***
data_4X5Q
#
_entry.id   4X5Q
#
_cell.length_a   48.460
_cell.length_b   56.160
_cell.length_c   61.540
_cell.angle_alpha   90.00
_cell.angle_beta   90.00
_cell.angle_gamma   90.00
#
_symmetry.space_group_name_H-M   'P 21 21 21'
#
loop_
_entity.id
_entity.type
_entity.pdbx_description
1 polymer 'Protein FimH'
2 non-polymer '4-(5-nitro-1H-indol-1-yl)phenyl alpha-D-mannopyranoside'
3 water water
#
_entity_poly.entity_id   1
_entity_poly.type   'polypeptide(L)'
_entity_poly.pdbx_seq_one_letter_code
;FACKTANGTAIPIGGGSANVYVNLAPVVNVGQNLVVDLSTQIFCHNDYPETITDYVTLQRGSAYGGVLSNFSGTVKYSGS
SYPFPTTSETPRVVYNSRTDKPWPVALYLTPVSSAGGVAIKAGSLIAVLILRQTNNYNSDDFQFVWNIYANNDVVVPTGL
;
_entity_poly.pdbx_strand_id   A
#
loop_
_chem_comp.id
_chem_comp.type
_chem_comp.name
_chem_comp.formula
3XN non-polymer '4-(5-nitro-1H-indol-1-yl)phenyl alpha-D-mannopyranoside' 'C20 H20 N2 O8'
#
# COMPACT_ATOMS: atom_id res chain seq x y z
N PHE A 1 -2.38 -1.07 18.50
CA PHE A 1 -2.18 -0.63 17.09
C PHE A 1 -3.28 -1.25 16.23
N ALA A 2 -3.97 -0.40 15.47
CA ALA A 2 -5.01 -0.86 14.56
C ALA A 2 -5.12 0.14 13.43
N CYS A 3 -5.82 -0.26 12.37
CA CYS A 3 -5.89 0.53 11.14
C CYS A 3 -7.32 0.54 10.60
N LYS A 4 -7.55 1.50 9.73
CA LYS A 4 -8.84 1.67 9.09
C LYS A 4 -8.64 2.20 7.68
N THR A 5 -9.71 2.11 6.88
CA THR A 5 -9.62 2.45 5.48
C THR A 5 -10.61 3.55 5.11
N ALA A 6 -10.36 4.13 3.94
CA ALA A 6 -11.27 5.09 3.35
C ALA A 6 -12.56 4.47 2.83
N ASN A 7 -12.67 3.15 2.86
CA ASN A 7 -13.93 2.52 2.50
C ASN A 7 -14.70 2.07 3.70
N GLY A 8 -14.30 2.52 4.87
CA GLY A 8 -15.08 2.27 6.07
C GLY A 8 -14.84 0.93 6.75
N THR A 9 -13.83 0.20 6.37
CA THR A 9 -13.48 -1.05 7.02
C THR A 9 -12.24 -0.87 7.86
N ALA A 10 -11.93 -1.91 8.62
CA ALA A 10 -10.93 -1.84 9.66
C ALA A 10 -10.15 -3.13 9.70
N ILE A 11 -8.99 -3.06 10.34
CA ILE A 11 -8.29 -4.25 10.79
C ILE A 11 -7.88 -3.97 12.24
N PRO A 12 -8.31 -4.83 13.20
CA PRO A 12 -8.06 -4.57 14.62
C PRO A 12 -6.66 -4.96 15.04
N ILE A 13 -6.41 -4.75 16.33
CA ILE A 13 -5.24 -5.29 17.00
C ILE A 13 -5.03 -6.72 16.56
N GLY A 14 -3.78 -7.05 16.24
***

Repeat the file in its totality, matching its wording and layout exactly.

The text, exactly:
data_4X5Q
#
_entry.id   4X5Q
#
_cell.length_a   48.460
_cell.length_b   56.160
_cell.length_c   61.540
_cell.angle_alpha   90.00
_cell.angle_beta   90.00
_cell.angle_gamma   90.00
#
_symmetry.space_group_name_H-M   'P 21 21 21'
#
loop_
_entity.id
_entity.type
_entity.pdbx_description
1 polymer 'Protein FimH'
2 non-polymer '4-(5-nitro-1H-indol-1-yl)phenyl alpha-D-mannopyranoside'
3 water water
#
_entity_poly.entity_id   1
_entity_poly.type   'polypeptide(L)'
_entity_poly.pdbx_seq_one_letter_code
;FACKTANGTAIPIGGGSANVYVNLAPVVNVGQNLVVDLSTQIFCHNDYPETITDYVTLQRGSAYGGVLSNFSGTVKYSGS
SYPFPTTSETPRVVYNSRTDKPWPVALYLTPVSSAGGVAIKAGSLIAVLILRQTNNYNSDDFQFVWNIYANNDVVVPTGL
;
_entity_poly.pdbx_strand_id   A
#
loop_
_chem_comp.id
_chem_comp.type
_chem_comp.name
_chem_comp.formula
3XN non-polymer '4-(5-nitro-1H-indol-1-yl)phenyl alpha-D-mannopyranoside' 'C20 H20 N2 O8'
#
# COMPACT_ATOMS: atom_id res chain seq x y z
N PHE A 1 -2.38 -1.07 18.50
CA PHE A 1 -2.18 -0.63 17.09
C PHE A 1 -3.28 -1.25 16.23
N ALA A 2 -3.97 -0.40 15.47
CA ALA A 2 -5.01 -0.86 14.56
C ALA A 2 -5.12 0.14 13.43
N CYS A 3 -5.82 -0.26 12.37
CA CYS A 3 -5.89 0.53 11.14
C CYS A 3 -7.32 0.54 10.60
N LYS A 4 -7.55 1.50 9.73
CA LYS A 4 -8.84 1.67 9.09
C LYS A 4 -8.64 2.20 7.68
N THR A 5 -9.71 2.11 6.88
CA THR A 5 -9.62 2.45 5.48
C THR A 5 -10.61 3.55 5.11
N ALA A 6 -10.36 4.13 3.94
CA ALA A 6 -11.27 5.09 3.35
C ALA A 6 -12.56 4.47 2.83
N ASN A 7 -12.67 3.15 2.86
CA ASN A 7 -13.93 2.52 2.50
C ASN A 7 -14.70 2.07 3.70
N GLY A 8 -14.30 2.52 4.87
CA GLY A 8 -15.08 2.27 6.07
C GLY A 8 -14.84 0.93 6.75
N THR A 9 -13.83 0.20 6.37
CA THR A 9 -13.48 -1.05 7.02
C THR A 9 -12.24 -0.87 7.86
N ALA A 10 -11.93 -1.91 8.62
CA ALA A 10 -10.93 -1.84 9.66
C ALA A 10 -10.15 -3.13 9.70
N ILE A 11 -8.99 -3.06 10.34
CA ILE A 11 -8.29 -4.25 10.79
C ILE A 11 -7.88 -3.97 12.24
N PRO A 12 -8.31 -4.83 13.20
CA PRO A 12 -8.06 -4.57 14.62
C PRO A 12 -6.66 -4.96 15.04
N ILE A 13 -6.41 -4.75 16.33
CA ILE A 13 -5.24 -5.29 17.00
C ILE A 13 -5.03 -6.72 16.56
N GLY A 14 -3.78 -7.05 16.24